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A large observational study suggests that treatment with the antimalarial drug chloroquine or its analog, hydroxychloroquine (taken with or without the antibiotics azithromycin or clarithromycin), offers no benefit Covid-19 patients. The study analyzed data from nearly 15,000 Covid-19 patients who received a combination of any of the four drug regimens and 81,000 controls.

It is the medicine that the President of the United States, Donald Trump, has assured that he has been taking for more than a week, despite having no symptoms, because he has heard “many good things” about its effect. “I am taking it, hydroxychloroquine. I started taking it a couple of weeks ago. It will not harm me,” he said.

Furthermore, research has shown that treatment with these drugs among Covid-19 patients, either alone or in combination with macrolide antibiotics, is related to a increased risk of serious complications heart rate in these patients.

The researchers suggest that these treatment regimens should not be used to treat Covid-19 outside of clinical trials until the results of randomized clinical trials are available to confirm the safety and efficacy of these drugs for patients with Covid-19.

Chloroquine is an antimalarial drug and its analog, hydroxychloroquine, is used to treat autoimmune diseases such as lupus and arthritis. Both drugs have a good safety profile as treatments for those specific conditions, and the results do not imply that patients should stop taking these drugs if they are prescribed for approved conditions. They have also been shown to have antiviral effects in laboratory tests and are therefore of interest as possible treatments for Covid-19.

“This is the first large-scale study that finds statistically sound evidence that chloroquine or hydroxychloroquine treatment does not benefit patients with Covid-19. Instead, our findings suggest that it may be associated with an increased risk of serious heart problems and an increased risk of death. Randomized clinical trials are essential to confirm any harm or benefit associated with these agents. In the meantime, we suggest that these drugs should not be used as treatments for Covid-19 outside of clinical trials, “explains Mandeep R. Mehra, lead author of the study and executive director of the Center for Advanced Heart Disease at Boston Brigham and Women’s Hospital ( United States).

In the study, researchers analyzed data from 96,032 patients hospitalized between December 20, 2019 and April 14, 2020 with laboratory-confirmed SARS-CoV-2 infection in 671 hospitals. All the patients included in the study had been discharged or died as of April 21, 2020.

The team compared patient outcomes treated with chloroquine alone (1,868), hydroxychloroquine alone (3,016), chloroquine in combination with a macrolide (3,783), or hydroxychloroquine with a macrolide (6,221). Patients in these four groups were compared to the remaining control group of 81,144 patients.

At the end of the study period, about one in 11 patients in the control group had died in hospital (9.3%, 7,530 / 81,144). The four treatments were associated with a increased risk of dying in hospital. Of those treated with chloroquine or hydroxychloroquine alone, about one in six patients had died (16.4%, 307 / 1,868 chloroquine and 18.0%, 543 / 3,016 hydroxychloroquine). When the drugs were used in combination with a macrolide, the mortality rate increased to more than one in five in the case of chloroquine (22.2%, 839/3,783) and almost one in four in that of hydroxychloroquine. (23.8%, 1,479 / 6,221).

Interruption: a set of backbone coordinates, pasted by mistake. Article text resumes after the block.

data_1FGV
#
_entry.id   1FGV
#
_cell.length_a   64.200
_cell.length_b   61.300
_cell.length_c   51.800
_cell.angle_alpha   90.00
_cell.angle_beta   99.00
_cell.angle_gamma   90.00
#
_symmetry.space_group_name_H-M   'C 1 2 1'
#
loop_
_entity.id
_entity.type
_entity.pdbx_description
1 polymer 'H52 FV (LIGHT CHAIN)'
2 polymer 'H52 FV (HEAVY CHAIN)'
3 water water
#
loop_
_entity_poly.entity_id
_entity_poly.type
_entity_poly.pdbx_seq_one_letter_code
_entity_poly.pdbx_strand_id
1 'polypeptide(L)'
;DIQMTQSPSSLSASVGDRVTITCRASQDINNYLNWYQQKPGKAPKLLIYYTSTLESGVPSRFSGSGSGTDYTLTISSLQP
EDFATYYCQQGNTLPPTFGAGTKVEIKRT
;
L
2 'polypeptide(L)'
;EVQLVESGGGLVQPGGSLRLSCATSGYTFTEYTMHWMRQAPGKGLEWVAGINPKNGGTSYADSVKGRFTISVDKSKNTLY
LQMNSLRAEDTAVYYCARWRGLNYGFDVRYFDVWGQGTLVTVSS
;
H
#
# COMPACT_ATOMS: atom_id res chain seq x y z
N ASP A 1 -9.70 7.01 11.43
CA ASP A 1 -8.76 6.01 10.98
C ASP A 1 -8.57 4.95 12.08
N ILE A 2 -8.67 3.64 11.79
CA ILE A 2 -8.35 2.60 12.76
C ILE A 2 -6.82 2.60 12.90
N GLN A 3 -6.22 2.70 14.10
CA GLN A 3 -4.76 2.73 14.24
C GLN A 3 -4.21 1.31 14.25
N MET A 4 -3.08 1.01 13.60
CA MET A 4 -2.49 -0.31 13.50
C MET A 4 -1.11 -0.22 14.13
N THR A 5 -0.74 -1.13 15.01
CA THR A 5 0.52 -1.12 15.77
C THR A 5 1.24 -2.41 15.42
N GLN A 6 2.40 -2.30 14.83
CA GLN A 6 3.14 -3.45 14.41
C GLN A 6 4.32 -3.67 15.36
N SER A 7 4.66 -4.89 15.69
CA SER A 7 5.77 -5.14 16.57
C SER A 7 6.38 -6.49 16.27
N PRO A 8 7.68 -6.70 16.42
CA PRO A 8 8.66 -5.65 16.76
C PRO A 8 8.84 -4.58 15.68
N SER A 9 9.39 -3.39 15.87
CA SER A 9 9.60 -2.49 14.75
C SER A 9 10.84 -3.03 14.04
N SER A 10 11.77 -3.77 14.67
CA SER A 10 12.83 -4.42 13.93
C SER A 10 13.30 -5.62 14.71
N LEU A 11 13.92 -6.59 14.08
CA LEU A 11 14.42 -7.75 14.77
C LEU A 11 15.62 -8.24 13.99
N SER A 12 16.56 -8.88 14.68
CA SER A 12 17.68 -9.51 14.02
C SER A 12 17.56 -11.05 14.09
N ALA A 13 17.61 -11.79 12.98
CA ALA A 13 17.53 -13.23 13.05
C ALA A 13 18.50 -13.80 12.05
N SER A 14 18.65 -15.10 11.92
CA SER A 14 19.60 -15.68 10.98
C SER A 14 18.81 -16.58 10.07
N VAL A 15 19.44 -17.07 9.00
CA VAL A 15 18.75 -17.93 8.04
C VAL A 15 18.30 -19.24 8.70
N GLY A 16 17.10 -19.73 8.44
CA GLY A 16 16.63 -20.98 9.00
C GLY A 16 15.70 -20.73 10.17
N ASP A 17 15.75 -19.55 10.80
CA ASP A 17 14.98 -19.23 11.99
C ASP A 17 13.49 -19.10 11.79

Part of the difference in mortality rates is due to underlying differences between patients who received the treatments and those who did not. After taking into account factors such as age, race, body mass index and health conditions researchers, such as heart disease, lung disease, and diabetes, found that drug regimens were associated with an increased risk of death.

They estimated that the excess risk attributable to the use of the drug regimen instead of other factors Like comorbidities, it ranged from 34 to 45%. The authors explain that if the mortality rate is 9.3% in the control group, after adjusting for the other clinical factors, the rate attributable to the use of drug regimens would rise to 12.4-13.4%. However, the researchers caution that it is not possible to exclude the possibility that other unmeasured factors are responsible for the apparent relationship between treatment with these drugs and decreased patient survival, as such is the design of the studies. of observation, and randomized trials are urgently needed.

The team also found that severe cardiac arrhythmias, which cause the lower chamber of the heart to beat rapidly and irregularly, were more common in groups receiving any of the four treatment regimens.

The greatest increase was observed in the group treated withhydroxychloroquine in combination with a macrolide, in which 8% of patients developed cardiac arrhythmia (502 / 6,221) compared to 0.3% of patients in the control group (226/81144). Taking into account demographic factors and pre-existing conditions, the team calculated that treatment with this drug combination is associated with a more than five-fold increase in the risk of developing severe cardiac arrhythmia while in the hospital (for example , an increase from 0.3% to 1.5% would be attributable to the medication regimen after adjustment for other clinical factors).

Similarly, it is not possible to conclusively infer the cause and effect between treatment with these medications and the occurrence of cardiac arrhythmias. It will be necessary conduct randomized clinical trials before reaching a conclusion about the benefit or harm of these agents in patients with Covid-19.